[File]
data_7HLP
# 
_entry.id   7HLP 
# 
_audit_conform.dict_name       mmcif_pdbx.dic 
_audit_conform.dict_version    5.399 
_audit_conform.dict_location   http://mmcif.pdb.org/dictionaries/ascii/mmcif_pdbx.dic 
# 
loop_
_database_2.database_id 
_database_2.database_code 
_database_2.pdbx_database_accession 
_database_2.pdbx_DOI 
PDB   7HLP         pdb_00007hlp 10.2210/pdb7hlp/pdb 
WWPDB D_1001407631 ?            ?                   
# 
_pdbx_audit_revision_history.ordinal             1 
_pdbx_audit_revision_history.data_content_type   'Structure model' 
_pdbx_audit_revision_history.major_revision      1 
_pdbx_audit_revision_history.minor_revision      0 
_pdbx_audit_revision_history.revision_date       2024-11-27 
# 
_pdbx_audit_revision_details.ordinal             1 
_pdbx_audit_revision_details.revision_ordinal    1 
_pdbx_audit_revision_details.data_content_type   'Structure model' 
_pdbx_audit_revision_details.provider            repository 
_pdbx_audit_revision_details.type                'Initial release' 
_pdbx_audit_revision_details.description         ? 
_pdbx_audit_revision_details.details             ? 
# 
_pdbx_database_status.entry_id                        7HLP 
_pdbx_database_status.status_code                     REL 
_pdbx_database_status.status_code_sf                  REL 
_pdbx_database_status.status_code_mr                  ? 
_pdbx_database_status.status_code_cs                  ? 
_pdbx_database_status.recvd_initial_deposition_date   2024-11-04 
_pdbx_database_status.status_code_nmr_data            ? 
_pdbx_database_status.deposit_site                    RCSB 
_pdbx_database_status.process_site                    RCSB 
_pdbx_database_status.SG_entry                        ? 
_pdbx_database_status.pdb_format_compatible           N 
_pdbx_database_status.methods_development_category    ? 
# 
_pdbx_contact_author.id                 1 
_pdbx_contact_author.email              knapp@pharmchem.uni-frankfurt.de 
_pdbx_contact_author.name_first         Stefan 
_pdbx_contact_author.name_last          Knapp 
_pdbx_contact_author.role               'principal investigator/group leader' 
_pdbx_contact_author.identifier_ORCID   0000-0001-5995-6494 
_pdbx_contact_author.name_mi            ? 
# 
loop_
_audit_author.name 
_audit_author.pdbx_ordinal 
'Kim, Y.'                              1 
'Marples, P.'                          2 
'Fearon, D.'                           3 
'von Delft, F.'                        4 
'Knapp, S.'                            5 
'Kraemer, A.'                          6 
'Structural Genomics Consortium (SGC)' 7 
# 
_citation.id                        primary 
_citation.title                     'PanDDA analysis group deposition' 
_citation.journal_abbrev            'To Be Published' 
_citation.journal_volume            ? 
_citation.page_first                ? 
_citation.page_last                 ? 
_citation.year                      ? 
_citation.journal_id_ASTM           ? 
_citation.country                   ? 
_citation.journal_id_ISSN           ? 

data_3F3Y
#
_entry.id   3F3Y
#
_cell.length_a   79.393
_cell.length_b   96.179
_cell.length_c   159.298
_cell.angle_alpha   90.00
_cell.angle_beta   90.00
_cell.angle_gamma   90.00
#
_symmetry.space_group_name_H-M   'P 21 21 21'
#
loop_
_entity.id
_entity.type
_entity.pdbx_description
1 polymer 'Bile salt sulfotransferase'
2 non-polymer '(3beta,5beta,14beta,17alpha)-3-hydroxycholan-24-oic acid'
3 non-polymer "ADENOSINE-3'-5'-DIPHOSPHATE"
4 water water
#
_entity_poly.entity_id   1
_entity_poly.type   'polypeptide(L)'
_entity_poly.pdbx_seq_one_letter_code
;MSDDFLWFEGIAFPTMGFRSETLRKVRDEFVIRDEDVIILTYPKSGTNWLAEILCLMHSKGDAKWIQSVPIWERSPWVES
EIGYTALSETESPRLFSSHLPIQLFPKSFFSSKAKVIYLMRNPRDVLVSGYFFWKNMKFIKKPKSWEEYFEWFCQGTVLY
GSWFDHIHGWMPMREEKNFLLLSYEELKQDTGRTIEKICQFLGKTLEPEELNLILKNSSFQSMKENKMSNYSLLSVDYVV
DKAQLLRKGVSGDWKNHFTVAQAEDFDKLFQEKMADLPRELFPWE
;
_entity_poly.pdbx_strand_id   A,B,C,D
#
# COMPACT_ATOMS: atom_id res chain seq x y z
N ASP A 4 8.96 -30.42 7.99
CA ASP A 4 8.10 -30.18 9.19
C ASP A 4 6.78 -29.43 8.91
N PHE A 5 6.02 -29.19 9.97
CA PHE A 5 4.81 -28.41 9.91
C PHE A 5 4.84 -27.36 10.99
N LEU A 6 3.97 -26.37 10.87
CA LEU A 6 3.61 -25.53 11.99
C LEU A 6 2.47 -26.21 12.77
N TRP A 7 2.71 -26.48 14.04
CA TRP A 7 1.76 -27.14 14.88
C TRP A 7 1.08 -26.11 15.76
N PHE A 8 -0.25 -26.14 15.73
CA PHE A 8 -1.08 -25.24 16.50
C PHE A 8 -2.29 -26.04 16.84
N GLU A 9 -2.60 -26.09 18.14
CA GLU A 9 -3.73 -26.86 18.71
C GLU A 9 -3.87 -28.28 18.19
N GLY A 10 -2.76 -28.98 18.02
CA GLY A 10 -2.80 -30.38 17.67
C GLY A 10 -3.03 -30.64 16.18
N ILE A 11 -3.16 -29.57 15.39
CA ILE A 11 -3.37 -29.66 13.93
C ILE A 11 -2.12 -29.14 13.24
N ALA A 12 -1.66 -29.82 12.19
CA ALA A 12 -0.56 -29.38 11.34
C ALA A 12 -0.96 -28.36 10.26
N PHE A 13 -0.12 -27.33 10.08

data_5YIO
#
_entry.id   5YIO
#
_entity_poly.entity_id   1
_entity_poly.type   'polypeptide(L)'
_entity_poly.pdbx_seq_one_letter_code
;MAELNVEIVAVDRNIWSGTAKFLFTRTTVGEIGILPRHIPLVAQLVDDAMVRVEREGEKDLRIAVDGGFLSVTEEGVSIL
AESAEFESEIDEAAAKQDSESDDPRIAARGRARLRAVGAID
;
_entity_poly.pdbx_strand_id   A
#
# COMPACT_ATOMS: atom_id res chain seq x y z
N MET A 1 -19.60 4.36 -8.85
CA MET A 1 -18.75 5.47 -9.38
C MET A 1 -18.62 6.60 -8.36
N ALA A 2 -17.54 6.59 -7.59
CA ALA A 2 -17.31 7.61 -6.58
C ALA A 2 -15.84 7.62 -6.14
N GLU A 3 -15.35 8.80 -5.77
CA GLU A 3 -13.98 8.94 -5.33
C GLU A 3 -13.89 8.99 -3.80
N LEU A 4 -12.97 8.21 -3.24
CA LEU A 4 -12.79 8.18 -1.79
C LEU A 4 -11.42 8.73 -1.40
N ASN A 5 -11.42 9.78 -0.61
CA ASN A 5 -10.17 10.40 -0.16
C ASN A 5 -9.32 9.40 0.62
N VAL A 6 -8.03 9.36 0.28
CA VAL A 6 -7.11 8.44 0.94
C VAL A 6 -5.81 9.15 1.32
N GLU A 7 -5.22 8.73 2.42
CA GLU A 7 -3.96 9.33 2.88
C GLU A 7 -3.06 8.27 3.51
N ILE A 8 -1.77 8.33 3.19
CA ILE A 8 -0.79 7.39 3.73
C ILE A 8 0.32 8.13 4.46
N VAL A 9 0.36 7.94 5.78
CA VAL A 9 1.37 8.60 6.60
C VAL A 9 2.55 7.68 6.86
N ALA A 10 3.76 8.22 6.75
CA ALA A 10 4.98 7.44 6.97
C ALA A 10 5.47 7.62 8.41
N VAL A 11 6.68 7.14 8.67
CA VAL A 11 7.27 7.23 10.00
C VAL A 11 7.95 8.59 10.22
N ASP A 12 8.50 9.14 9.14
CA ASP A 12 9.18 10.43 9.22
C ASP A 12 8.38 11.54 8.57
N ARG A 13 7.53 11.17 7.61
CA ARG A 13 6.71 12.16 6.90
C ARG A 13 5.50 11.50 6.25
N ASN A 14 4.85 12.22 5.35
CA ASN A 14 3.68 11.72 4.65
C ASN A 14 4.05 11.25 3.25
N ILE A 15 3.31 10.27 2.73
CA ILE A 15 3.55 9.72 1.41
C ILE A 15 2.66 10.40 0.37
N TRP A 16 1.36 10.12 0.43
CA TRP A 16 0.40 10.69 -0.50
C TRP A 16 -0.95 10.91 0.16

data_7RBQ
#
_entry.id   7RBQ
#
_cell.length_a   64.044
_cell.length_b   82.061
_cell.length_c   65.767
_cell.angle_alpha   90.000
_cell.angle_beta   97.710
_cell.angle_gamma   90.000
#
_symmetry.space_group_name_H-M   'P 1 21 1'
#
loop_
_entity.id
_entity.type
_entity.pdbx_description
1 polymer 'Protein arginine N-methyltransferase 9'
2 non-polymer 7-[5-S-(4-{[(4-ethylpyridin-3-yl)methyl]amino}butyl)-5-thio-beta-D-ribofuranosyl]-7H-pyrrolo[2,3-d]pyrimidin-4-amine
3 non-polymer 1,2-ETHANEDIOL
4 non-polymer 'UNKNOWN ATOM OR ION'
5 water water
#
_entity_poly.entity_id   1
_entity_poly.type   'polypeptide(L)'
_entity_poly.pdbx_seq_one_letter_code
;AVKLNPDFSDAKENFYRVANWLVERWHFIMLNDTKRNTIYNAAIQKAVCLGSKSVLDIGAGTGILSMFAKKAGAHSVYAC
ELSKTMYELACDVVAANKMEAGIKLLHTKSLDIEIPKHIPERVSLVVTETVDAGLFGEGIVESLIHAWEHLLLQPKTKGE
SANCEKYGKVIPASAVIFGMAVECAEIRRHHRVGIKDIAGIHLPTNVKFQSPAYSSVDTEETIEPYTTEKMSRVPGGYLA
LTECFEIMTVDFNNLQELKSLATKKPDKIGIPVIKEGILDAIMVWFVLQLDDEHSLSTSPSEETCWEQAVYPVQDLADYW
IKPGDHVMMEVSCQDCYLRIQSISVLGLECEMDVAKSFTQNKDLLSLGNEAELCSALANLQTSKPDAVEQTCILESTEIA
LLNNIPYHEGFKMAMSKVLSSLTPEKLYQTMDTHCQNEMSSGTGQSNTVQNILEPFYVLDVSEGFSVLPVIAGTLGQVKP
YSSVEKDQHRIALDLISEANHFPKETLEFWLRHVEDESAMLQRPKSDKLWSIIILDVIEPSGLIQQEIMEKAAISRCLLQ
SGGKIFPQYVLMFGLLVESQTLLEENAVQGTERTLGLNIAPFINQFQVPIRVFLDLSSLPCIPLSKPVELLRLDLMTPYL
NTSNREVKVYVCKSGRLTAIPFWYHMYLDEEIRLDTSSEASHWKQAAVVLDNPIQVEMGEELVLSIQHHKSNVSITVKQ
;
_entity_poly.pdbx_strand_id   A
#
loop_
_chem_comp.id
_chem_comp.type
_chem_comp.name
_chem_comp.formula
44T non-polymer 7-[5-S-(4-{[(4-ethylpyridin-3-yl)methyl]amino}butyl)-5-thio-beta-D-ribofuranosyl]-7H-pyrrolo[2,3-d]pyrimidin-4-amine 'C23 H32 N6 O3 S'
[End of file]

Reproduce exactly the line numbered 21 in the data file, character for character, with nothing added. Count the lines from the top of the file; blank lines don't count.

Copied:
_pdbx_audit_revision_history.revision_date       2024-11-27 